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Message from the Chair

OMIC Chair Tamara Fountain MD“Extra! Extra! Read all about it.”

This issue of the Digest may have some of the most practical information you’ll ever find on arguably the greatest global risk management issue in medicine: informed consent. When not managed properly, informed consent deficiencies can create trouble and misery for patients and physicians alike. A recent review of our own claims shows allegations of improper informed consent are over 50% more likely to result in a plaintiff award with damages that are substantially higher as well. Why is informed consent so critical? When we don’t take the time to properly educate patients about the pros, cons, and alternative options of the medical treatments we provide, we open ourselves to claims that they would have refused treatment had they been adequately apprised of the risks.

When things go wrong, there are two groups of patients who are more likely to allege improper consent: those who tend not to question the recommendations of their doctors and those who have strong—and potentially unrealistic—expectations for their clinical outcome. These are people who may have low health literacy (not to be confused with IQ) and need more explanation and education on the potential consequences of any medical intervention. In these situations, it is especially important that informed consent and patient instruction are not just thorough but meticulously documented. While it is neither possible nor practical to list every conceivable risk, the most common and the most catastrophic potential adverse events are a good place to start. Forms that use plain English and emphasize the active voice are most understandable, e.g., “Take your drops twice a day,” versus “Topical medications should be used twice daily.” Note in the record what patient education materials were given out. These resources serve as “extenders” of your informed consent discussion. Keep copies of these handouts as they will be powerful evidence in our defense of you should you be sued.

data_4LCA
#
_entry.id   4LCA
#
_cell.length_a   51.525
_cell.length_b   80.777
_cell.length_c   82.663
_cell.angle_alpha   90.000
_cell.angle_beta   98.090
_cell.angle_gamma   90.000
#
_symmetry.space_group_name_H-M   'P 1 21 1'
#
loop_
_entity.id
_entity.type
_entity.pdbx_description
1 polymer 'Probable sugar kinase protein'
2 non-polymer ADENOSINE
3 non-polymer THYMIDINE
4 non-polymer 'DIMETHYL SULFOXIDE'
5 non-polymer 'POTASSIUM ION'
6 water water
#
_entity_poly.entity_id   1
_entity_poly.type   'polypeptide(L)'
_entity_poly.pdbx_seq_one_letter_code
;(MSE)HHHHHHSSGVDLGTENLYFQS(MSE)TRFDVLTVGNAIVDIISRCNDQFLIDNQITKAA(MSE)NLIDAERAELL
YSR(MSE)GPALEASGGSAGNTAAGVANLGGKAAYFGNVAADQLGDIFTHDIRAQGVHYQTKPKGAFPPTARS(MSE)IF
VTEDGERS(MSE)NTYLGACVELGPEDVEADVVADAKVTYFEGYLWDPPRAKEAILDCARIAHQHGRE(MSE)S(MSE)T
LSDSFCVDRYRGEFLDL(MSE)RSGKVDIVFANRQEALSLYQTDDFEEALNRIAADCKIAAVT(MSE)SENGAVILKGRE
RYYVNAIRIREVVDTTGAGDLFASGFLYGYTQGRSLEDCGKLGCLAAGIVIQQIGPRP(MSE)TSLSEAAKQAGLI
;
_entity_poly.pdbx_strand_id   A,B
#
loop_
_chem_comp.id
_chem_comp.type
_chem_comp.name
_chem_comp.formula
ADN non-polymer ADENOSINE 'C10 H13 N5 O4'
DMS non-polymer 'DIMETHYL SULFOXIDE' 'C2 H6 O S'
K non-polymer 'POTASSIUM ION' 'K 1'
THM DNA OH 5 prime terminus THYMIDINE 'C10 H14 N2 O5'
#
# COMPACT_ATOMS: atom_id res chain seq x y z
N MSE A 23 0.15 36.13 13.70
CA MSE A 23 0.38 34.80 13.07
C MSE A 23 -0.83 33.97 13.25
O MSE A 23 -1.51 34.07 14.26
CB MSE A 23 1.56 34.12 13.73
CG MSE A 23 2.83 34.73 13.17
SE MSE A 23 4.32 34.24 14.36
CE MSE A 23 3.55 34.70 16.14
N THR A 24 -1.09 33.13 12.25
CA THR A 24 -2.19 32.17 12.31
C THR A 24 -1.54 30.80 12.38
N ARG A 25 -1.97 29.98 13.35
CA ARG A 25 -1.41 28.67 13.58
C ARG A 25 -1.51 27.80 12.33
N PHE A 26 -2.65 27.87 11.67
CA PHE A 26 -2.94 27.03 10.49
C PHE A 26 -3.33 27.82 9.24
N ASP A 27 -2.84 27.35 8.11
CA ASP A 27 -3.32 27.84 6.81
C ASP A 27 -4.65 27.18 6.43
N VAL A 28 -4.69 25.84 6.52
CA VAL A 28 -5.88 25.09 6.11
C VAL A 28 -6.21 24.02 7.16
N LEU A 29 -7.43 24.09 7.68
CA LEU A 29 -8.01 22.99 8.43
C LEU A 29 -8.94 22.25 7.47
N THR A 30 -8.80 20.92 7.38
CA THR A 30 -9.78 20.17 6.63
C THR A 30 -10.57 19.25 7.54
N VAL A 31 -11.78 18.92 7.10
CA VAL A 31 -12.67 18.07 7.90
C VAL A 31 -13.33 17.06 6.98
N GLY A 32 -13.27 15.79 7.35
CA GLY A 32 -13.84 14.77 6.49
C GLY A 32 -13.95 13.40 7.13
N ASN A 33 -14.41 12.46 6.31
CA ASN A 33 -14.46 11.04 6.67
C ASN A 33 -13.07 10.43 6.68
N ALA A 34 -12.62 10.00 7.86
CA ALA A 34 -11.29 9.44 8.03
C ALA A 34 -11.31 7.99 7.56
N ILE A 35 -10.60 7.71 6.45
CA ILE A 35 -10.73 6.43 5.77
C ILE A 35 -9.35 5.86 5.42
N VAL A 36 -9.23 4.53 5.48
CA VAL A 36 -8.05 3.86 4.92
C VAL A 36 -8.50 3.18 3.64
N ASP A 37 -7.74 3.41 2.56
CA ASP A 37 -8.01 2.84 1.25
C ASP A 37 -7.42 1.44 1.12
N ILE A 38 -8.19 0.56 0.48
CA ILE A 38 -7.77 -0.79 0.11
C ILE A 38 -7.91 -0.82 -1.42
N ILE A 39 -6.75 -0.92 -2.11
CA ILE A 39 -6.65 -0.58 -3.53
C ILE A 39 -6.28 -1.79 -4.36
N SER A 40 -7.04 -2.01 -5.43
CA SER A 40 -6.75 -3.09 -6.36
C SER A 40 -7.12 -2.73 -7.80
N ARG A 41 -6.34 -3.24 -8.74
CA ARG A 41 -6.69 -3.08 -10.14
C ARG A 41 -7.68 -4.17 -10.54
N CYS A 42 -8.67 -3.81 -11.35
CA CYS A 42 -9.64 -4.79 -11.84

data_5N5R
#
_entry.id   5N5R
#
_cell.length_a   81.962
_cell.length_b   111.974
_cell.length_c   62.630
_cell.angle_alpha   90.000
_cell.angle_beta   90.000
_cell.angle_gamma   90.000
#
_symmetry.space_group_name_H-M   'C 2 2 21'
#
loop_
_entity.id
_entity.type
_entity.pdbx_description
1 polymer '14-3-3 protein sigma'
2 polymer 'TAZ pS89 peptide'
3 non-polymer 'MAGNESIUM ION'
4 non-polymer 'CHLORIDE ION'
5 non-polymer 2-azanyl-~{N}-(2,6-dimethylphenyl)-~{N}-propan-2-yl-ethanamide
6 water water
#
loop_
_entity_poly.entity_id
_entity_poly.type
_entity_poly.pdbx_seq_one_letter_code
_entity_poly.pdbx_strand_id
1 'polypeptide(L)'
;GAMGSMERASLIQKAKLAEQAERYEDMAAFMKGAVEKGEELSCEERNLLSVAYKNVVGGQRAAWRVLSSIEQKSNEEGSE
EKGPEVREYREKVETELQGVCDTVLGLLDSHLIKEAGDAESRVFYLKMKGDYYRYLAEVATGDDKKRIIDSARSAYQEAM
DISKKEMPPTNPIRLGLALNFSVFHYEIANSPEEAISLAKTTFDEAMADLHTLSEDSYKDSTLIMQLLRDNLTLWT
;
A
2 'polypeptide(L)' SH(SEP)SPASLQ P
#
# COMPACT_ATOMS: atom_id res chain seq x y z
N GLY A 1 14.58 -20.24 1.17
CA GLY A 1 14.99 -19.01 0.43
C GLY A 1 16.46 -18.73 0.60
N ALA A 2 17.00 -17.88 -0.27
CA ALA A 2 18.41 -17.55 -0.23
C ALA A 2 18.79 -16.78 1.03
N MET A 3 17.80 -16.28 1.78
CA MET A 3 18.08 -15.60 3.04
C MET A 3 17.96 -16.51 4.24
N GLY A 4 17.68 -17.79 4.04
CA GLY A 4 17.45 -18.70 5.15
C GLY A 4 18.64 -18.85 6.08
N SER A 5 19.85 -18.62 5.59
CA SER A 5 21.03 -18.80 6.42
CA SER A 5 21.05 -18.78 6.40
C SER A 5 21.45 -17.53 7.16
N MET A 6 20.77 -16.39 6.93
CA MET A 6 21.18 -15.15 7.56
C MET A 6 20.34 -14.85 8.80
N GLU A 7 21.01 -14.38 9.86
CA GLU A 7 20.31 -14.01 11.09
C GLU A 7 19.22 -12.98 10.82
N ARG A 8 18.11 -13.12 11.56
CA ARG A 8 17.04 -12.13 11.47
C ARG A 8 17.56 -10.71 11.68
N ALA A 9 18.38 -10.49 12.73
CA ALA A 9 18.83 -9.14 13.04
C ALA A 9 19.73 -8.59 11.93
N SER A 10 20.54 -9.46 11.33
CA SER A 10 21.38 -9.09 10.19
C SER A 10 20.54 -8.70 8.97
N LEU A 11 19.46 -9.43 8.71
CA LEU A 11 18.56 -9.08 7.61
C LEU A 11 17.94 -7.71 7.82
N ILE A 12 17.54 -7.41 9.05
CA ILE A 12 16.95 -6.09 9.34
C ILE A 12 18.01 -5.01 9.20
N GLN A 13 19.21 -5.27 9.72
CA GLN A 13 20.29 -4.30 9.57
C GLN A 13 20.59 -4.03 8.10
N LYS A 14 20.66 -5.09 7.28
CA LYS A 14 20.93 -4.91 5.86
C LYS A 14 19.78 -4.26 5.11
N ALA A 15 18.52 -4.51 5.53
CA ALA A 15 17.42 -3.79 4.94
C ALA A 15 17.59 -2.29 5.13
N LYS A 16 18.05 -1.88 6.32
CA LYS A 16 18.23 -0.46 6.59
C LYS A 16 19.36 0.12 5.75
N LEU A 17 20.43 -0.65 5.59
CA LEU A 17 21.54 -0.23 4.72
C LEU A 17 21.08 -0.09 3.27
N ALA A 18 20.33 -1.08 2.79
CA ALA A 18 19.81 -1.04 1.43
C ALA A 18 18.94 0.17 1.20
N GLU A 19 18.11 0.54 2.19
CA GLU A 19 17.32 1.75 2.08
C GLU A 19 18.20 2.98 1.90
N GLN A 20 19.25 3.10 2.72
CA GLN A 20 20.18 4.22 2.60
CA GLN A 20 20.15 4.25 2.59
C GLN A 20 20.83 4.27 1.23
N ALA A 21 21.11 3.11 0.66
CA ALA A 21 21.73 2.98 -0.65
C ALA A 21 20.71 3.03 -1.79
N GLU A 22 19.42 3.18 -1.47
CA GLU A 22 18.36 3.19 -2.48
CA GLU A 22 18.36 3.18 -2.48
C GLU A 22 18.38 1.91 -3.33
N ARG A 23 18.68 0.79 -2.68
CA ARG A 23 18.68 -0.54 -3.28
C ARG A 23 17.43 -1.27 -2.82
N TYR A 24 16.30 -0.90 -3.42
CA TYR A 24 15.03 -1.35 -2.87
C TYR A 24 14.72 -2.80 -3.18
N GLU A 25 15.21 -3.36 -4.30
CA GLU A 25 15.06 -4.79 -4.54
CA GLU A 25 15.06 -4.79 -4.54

Feeling overwhelmed? We are here to help. OMIC has scores of procedure-specific consent forms—downloadable and customizable—that are now, through a partnership with the Academy’s Foundation, also translated into Spanish. Just a click away at www.omic.com, these forms combine frank discussions on risks/benefits/alternatives with disease-specific patient education to help arm patients with information they need to feel confident in their medical decision-making. Also on the website is an informed consent webinar, “My Doctor Never Told Me THAT Could Happen.” We feel so strongly that proper informed consent will strengthen our defense of any litigation that we will give ophthalmologists a 5% to 10% premium credit just for viewing it. Looking for more patient education materials to supplement your practice? Check out the new and innovative multimedia offerings on the aao.org website.

Informed consent is part of the conversation that we have with our patients. It acknowledges the vagaries inherent in medicine and fosters a climate of candor, rapport, and trust that may very well represent the best weapon we have against litigation: a meaningful personal connection with the patients we treat.

Happy reading.

Tamara R. Fountain, MD, Chair of the Board

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